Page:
“The waves are coming up under the stern and raising it,” he said. “At the same time, there would be about three different waves working on it (simultaneously).” The ship was loaded with over 25,000 tons of pelletized iron ore, which Dunn said made the front of the boat heavier.

When the bow hit bottom, the stern was jutting out of the water with the propeller still turning. He said the combination of the propeller’s forward-moving force and the bow stuck in the lake floor caused the middle of the ship to compress and break.

“With the propeller still having some torque to it,” he said, “That half turned completely over and just settled on the bottom.”

About 25 percent of the ship was completely turned upside down.

The next morning, crews began to find wreckage from the ship, including two steel lifeboats and rafts that broke loose from the sunken ship.

“To see the steel beams that the ships are made of,” he said, “and those hatch covers – steel just twisted each way like Tinkertoys, it gives the engineers something to work on.”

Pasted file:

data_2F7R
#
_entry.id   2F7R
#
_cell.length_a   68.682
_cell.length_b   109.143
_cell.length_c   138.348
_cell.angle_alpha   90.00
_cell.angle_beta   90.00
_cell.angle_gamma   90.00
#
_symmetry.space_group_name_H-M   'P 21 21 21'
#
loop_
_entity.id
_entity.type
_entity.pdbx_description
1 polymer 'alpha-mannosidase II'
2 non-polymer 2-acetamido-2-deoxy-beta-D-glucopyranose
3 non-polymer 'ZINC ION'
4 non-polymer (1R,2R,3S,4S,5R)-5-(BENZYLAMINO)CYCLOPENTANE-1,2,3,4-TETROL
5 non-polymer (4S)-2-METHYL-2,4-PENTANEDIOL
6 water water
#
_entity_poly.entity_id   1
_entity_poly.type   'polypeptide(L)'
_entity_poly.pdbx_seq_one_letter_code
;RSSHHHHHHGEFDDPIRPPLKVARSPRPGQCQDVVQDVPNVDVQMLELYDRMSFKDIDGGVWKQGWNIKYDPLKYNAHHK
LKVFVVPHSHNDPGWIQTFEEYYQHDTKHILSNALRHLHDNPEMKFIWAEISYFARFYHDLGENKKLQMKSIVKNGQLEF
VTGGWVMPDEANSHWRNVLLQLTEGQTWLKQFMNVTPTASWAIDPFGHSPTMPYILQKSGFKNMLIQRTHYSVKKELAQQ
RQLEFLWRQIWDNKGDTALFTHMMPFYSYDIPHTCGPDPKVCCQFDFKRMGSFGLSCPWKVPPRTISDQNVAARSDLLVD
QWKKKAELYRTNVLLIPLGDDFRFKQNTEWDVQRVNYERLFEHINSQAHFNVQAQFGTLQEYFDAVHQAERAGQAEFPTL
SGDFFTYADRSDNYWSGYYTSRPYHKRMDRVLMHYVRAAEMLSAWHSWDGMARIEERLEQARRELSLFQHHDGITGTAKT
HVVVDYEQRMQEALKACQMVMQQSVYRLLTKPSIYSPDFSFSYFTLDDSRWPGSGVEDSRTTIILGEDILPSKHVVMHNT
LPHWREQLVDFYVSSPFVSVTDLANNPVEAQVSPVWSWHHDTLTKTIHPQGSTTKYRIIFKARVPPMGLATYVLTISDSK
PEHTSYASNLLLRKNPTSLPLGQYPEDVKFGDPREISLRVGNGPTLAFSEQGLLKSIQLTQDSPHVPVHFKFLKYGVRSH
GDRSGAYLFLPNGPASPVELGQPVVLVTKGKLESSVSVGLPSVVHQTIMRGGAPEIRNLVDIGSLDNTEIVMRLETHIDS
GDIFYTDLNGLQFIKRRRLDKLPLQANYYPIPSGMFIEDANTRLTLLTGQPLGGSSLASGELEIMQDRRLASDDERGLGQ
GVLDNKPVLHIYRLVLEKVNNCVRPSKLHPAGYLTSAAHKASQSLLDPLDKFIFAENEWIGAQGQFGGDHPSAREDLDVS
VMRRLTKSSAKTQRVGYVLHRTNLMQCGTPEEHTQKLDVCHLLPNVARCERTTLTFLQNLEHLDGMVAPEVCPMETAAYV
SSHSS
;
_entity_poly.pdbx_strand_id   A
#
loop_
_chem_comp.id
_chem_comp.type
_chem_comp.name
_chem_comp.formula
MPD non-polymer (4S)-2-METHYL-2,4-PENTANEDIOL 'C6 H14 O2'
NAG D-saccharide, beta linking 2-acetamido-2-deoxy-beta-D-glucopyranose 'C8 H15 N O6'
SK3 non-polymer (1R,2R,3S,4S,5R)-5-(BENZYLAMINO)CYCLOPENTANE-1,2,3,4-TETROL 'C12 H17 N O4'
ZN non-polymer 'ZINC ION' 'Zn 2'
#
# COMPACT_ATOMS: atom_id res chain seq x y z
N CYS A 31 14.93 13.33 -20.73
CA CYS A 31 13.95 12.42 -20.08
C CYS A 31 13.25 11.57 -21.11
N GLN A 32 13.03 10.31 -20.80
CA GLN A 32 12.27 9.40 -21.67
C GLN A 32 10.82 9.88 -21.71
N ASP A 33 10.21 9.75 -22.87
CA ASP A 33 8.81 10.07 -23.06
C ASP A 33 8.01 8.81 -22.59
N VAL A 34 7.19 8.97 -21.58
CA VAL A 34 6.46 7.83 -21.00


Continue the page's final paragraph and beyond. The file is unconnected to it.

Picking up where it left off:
No bodies were ever recovered from the wreck because gas from the bodies could not form due to the cold temperature of the water, preventing them from floating to the service.

The Detroit Lodge No. 7, a maritime union, orgainized in the 1990s and sponsored a salvage operation to find the the only recoverable part of the ship — its bell, which was recovered July 4, 1995.

A replica bell featuring the names of all 29 victims is on display at the Great Lakes Shipwreck Museum in the Upper Peninsula, and the original bell is on display at a museum in Whitefish Point.

The ship’s anchor is on display in front of the Dossin Great lakes Museum on Belle Isle in Detroit.

After about six months, Dunn said, the shock of the operation faded, and life on the ship went back to business as usual. He said it was like any other day at work. He said he feels “silly” being invited to speak at the remembrance ceremonies.